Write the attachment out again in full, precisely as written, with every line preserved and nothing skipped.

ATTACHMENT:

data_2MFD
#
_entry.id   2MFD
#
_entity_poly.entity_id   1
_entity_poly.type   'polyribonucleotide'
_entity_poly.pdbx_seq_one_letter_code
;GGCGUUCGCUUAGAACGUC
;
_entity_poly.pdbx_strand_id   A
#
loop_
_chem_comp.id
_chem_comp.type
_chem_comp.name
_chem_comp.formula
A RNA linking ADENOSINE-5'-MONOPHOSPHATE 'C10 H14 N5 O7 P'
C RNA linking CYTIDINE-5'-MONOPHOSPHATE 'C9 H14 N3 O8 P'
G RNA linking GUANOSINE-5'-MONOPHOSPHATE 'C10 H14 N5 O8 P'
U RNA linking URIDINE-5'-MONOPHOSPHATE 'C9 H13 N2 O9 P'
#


data_2MFD
#
_entry.id   2MFD
#
_entity_poly.entity_id   1
_entity_poly.type   'polyribonucleotide'
_entity_poly.pdbx_seq_one_letter_code
;GGCGUUCGCUUAGAACGUC
;
_entity_poly.pdbx_strand_id   A
#
loop_
_chem_comp.id
_chem_comp.type
_chem_comp.name
_chem_comp.formula
A RNA linking ADENOSINE-5'-MONOPHOSPHATE 'C10 H14 N5 O7 P'
C RNA linking CYTIDINE-5'-MONOPHOSPHATE 'C9 H14 N3 O8 P'
G RNA linking GUANOSINE-5'-MONOPHOSPHATE 'C10 H14 N5 O8 P'
U RNA linking URIDINE-5'-MONOPHOSPHATE 'C9 H13 N2 O9 P'
#